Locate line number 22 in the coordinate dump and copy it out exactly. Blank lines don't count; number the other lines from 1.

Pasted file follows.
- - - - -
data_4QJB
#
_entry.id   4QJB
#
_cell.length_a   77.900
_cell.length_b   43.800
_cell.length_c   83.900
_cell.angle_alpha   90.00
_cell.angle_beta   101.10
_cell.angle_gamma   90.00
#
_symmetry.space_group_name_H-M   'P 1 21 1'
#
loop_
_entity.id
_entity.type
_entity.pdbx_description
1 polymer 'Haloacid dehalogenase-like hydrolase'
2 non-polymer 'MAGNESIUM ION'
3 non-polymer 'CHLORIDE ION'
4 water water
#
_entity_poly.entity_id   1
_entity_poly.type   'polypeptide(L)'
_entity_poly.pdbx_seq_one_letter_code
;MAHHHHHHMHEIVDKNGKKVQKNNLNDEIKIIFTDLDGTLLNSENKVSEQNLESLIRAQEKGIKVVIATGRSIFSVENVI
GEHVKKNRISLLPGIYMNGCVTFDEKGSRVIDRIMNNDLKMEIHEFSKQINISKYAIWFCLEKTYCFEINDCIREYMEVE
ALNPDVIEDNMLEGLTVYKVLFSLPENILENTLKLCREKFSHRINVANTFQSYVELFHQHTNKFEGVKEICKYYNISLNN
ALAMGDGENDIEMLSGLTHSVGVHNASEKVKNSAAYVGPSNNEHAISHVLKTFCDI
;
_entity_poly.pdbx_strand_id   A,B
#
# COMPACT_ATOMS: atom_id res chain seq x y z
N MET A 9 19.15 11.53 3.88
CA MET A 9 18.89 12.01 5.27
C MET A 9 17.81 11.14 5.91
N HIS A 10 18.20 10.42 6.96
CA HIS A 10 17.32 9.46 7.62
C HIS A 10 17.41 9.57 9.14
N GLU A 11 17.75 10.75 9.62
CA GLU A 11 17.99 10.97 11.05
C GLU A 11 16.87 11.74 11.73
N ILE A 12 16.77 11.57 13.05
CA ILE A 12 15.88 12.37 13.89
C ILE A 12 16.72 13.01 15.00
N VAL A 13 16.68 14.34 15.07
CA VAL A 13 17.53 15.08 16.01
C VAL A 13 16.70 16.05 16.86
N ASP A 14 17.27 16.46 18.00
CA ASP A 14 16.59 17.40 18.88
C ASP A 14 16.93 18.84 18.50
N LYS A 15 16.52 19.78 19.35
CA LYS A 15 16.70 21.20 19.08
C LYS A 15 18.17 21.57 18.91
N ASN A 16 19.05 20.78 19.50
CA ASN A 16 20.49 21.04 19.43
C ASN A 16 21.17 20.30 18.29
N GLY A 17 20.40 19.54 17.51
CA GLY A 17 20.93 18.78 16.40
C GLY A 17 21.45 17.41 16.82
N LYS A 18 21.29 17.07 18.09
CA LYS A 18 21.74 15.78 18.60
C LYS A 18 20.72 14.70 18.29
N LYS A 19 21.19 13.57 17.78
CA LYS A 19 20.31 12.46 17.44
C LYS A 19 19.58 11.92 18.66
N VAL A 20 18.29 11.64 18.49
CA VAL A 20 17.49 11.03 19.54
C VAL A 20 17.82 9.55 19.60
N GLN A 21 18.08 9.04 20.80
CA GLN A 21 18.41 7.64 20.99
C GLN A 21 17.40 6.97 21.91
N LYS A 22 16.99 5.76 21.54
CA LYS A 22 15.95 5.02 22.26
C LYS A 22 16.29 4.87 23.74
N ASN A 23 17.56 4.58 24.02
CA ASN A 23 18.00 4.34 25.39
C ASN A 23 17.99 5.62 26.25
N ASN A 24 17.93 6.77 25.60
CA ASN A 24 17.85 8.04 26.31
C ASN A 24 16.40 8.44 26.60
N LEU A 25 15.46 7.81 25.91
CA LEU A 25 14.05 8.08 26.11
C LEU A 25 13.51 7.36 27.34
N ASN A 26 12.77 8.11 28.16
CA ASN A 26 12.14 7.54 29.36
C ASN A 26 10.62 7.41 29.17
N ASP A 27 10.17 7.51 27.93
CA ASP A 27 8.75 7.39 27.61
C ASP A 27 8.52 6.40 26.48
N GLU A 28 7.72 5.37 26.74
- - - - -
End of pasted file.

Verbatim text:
#